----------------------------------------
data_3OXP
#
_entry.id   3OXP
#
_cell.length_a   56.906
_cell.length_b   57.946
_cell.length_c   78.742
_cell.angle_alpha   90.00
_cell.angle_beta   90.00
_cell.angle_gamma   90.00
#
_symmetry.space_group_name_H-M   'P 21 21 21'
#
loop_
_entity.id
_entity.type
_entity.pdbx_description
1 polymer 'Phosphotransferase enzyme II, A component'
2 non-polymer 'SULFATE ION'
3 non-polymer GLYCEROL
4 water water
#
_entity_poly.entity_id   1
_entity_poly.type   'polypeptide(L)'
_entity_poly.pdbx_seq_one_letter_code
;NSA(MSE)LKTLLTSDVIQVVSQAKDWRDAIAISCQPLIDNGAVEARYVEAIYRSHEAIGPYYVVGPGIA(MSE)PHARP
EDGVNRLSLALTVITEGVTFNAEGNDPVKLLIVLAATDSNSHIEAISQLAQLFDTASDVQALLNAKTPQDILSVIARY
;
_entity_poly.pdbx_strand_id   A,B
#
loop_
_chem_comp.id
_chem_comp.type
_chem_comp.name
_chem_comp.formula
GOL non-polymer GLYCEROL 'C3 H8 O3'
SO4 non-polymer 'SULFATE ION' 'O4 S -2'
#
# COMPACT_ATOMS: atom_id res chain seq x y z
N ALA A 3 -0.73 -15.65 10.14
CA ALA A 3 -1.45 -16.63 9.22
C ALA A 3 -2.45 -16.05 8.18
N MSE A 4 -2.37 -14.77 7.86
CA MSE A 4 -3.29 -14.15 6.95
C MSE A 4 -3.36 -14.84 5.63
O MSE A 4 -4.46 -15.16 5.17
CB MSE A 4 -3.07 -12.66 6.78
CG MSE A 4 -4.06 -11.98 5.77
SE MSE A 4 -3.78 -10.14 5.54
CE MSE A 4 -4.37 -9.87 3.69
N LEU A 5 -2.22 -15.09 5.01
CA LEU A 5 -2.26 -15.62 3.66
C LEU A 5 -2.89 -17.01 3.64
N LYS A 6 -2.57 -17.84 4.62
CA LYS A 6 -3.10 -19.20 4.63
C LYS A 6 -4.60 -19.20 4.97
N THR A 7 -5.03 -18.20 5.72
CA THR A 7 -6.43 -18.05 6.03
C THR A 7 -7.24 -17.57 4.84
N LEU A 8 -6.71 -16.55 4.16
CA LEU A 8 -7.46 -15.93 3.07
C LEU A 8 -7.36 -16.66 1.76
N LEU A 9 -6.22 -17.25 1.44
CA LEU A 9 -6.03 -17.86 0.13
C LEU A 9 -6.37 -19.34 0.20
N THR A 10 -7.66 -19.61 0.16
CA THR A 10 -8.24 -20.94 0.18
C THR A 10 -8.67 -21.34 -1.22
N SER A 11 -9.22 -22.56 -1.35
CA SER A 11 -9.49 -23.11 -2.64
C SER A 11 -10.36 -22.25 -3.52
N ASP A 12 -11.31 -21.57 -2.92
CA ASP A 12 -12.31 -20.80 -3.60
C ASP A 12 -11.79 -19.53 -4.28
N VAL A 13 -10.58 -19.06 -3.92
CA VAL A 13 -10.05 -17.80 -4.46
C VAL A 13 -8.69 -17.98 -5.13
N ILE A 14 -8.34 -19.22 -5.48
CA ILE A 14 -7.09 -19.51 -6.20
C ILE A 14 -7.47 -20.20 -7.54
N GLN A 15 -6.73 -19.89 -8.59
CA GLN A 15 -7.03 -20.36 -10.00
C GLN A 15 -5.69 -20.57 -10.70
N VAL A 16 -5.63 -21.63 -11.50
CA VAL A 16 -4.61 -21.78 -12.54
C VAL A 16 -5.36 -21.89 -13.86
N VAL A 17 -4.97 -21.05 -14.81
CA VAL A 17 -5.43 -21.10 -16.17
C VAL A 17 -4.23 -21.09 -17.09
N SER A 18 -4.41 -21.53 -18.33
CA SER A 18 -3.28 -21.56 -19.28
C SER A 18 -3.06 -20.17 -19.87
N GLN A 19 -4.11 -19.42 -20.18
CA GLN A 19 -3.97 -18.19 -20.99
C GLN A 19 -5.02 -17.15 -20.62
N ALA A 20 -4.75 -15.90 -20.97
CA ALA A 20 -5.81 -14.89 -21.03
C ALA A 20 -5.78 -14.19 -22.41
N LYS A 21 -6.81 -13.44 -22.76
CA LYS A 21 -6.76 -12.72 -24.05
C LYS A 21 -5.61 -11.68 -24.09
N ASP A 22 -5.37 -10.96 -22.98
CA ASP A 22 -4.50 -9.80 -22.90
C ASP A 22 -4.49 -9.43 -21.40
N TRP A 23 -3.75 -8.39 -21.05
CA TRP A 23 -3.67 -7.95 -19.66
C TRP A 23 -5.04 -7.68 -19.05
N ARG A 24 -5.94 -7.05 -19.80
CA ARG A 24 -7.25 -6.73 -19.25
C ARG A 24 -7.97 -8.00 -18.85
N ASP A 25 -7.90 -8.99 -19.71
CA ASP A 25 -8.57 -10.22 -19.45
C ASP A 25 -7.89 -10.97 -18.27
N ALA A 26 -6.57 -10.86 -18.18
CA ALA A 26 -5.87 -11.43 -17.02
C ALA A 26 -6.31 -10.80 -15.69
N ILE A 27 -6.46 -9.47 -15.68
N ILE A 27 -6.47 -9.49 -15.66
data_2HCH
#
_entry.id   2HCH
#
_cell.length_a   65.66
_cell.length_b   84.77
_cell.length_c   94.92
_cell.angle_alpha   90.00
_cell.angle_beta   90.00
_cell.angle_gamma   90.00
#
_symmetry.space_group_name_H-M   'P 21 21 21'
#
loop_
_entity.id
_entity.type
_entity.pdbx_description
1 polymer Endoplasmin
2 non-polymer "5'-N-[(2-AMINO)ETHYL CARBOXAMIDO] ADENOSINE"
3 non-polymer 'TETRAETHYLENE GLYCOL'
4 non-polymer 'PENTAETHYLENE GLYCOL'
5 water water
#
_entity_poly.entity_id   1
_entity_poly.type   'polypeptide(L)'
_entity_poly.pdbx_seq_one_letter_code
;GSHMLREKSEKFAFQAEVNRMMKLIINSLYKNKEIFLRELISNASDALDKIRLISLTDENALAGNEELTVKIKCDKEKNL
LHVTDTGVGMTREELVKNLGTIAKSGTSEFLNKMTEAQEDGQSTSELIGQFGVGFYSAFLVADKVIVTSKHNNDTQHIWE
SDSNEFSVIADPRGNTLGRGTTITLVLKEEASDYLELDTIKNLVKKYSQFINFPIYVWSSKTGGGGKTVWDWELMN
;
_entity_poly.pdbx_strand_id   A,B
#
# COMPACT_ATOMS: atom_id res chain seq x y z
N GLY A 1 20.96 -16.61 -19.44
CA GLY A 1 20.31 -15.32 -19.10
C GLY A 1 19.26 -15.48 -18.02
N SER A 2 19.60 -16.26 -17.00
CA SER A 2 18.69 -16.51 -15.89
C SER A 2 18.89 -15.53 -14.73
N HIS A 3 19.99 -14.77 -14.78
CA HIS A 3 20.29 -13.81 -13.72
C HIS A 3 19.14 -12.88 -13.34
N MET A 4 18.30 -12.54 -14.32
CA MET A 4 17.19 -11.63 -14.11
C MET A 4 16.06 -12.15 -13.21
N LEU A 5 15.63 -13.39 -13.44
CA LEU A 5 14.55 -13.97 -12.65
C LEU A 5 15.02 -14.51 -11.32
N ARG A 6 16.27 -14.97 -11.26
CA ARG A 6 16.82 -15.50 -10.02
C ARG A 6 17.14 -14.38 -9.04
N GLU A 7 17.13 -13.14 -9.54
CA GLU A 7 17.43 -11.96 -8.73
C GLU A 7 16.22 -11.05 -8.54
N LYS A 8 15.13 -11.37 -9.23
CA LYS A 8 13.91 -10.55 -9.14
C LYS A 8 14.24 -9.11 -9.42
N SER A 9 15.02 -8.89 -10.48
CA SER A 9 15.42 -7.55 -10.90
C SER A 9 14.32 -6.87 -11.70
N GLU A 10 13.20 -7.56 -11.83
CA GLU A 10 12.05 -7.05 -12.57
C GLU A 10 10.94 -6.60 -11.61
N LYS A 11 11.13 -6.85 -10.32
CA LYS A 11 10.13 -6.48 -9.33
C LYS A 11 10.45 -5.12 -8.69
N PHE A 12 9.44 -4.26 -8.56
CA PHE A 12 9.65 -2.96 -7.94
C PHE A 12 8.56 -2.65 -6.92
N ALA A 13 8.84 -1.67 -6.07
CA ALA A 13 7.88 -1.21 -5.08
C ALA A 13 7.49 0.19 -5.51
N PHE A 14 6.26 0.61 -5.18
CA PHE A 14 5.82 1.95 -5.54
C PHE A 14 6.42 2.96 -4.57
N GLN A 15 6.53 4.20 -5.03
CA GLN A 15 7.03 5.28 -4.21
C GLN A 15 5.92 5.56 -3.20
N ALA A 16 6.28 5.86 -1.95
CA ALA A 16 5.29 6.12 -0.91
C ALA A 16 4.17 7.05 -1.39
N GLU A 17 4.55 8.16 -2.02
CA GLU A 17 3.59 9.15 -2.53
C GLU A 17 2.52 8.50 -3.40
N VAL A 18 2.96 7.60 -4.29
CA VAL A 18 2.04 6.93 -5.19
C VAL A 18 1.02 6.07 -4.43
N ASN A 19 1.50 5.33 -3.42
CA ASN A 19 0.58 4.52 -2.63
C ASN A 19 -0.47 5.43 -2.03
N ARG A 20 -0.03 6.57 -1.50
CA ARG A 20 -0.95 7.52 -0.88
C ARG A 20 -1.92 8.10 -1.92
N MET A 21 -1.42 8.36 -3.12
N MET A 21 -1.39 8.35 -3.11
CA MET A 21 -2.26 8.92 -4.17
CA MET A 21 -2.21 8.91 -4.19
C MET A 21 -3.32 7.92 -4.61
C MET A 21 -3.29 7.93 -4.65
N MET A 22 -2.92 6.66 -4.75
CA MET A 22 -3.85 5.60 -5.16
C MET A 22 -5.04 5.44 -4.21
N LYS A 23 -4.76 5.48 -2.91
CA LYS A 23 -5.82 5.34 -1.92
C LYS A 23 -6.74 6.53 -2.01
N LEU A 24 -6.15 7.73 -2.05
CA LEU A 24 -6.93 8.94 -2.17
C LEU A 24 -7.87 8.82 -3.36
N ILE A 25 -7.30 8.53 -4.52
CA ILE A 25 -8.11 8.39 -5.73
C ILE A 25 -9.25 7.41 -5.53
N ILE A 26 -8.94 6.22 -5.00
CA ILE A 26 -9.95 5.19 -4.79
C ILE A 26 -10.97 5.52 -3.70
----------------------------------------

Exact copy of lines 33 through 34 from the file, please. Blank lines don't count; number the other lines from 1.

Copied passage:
_chem_comp.type
_chem_comp.name